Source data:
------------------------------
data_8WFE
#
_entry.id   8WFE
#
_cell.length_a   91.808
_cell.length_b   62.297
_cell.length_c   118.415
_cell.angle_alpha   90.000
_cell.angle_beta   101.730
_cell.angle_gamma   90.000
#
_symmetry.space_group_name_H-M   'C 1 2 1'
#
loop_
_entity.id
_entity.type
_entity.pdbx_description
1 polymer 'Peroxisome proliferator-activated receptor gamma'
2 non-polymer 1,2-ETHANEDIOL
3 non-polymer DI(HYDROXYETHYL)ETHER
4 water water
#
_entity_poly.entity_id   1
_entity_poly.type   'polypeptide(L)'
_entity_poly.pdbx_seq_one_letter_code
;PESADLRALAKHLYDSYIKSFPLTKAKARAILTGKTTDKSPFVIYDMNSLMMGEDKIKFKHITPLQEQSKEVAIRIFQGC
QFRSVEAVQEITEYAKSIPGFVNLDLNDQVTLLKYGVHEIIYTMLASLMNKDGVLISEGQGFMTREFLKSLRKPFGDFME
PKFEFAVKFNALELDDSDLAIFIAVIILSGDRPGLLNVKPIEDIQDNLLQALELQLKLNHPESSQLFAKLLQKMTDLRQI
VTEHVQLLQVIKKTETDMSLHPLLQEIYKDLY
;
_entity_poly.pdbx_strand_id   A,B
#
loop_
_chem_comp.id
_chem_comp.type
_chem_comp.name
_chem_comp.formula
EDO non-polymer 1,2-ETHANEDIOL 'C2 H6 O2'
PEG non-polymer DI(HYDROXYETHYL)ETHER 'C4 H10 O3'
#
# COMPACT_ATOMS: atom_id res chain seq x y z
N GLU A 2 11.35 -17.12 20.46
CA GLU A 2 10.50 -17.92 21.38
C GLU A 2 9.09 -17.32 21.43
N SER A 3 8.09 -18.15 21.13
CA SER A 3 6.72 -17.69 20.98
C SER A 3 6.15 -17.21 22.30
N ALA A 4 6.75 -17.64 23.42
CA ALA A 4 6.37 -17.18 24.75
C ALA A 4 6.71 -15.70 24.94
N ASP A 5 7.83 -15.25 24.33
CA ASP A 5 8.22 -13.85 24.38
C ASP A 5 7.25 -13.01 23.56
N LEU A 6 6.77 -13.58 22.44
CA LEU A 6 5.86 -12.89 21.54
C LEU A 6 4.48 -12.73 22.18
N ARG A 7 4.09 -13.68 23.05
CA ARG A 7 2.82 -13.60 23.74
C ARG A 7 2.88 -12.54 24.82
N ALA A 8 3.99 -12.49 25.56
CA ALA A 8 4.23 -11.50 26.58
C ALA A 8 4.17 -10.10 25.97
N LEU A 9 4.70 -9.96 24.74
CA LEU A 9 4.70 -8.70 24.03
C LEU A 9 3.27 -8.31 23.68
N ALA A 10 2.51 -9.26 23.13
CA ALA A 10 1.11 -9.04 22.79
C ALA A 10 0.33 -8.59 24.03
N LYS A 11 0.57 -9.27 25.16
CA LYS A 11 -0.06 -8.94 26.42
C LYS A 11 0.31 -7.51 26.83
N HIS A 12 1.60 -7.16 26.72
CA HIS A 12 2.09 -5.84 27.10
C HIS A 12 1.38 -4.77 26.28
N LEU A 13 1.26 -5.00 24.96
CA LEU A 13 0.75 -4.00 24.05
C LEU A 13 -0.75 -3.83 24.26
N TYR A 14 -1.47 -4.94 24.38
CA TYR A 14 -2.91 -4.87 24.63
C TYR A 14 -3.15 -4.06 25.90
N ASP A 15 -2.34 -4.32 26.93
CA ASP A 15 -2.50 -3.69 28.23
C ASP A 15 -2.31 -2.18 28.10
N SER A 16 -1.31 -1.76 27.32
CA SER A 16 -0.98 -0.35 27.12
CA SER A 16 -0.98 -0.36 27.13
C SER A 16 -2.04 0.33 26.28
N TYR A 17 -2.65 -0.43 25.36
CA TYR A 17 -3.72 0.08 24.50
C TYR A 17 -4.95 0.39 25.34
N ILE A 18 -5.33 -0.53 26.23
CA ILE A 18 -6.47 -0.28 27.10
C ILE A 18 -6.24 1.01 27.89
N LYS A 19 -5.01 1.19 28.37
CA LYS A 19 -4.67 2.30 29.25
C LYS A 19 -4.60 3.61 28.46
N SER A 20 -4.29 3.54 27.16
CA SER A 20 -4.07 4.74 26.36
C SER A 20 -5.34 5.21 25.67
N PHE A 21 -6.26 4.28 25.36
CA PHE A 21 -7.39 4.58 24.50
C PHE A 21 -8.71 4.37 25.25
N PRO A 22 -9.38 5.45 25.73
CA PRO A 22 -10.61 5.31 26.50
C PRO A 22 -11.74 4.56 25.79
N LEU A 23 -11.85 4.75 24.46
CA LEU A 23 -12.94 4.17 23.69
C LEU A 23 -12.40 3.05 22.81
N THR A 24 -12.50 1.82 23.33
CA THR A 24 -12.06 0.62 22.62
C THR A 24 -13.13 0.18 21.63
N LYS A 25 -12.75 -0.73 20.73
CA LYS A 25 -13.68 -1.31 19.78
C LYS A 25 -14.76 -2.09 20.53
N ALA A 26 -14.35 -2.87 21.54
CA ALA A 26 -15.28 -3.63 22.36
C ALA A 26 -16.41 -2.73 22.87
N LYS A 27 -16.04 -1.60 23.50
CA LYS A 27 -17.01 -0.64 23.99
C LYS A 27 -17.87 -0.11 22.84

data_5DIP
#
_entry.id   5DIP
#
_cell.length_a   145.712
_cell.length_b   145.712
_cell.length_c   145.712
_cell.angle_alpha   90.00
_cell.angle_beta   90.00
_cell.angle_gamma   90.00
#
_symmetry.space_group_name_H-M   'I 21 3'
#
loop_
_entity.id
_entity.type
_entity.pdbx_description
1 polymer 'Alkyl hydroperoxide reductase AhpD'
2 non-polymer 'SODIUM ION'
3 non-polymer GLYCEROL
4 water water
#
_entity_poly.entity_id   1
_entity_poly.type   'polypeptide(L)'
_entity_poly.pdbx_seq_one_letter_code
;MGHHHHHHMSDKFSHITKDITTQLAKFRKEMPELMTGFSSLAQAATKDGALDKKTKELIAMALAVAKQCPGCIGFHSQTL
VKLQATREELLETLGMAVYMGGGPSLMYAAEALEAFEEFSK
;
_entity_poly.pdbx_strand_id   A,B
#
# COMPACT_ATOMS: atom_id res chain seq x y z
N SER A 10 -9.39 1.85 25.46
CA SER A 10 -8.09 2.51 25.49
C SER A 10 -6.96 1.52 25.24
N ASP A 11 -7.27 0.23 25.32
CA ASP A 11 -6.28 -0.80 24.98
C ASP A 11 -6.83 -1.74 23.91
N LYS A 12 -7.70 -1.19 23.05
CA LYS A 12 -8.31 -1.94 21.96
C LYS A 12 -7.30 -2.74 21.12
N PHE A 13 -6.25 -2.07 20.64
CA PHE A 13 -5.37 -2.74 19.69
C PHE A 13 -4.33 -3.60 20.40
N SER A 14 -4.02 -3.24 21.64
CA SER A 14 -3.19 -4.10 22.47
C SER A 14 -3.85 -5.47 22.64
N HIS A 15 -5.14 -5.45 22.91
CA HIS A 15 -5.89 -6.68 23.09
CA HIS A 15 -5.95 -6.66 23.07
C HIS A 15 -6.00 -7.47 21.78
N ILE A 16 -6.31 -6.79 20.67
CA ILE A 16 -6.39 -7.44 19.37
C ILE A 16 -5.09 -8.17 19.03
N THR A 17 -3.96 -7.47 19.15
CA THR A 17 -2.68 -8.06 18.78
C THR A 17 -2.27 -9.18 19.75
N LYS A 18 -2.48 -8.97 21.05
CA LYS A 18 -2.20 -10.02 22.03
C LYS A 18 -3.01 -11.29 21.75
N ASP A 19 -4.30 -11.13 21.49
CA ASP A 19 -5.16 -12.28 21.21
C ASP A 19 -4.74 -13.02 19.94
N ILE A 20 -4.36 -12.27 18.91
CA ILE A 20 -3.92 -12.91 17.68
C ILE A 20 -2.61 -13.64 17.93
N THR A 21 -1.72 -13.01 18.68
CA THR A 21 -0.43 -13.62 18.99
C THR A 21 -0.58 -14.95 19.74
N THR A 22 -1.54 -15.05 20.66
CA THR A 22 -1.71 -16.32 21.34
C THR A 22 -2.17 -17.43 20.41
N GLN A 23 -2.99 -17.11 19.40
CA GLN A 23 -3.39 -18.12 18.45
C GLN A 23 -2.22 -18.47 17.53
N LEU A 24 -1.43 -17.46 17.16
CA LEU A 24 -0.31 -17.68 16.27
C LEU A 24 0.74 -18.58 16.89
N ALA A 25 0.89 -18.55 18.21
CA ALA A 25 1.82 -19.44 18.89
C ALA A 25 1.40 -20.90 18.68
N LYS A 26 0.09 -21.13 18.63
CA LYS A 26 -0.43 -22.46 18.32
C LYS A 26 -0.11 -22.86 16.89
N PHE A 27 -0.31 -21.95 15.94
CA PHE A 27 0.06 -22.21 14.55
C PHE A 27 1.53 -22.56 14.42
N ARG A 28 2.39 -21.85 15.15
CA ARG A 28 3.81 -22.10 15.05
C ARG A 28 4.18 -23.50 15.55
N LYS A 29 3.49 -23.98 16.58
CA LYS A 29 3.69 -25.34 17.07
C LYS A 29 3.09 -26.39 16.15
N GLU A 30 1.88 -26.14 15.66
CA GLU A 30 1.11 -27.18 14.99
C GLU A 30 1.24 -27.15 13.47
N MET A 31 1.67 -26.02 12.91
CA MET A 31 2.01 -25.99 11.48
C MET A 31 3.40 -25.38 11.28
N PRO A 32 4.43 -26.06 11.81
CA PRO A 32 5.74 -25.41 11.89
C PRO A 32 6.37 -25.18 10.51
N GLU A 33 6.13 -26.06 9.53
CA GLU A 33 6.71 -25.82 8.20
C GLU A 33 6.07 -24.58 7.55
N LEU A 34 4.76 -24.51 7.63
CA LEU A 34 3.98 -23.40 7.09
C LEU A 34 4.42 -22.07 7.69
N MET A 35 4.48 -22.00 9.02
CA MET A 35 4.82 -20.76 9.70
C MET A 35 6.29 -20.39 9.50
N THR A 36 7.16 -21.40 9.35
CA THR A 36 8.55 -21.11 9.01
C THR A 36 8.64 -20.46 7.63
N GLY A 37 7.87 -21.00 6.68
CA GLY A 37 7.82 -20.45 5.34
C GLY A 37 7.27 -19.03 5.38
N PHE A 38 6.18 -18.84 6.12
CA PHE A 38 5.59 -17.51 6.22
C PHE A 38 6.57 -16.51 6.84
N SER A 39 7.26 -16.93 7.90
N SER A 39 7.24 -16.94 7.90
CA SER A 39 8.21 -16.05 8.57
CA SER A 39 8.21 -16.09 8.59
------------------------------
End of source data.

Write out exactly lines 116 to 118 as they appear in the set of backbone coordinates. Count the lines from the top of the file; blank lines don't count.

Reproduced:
CA ALA A 26 -15.28 -3.63 22.36
C ALA A 26 -16.41 -2.73 22.87
N LYS A 27 -16.04 -1.60 23.50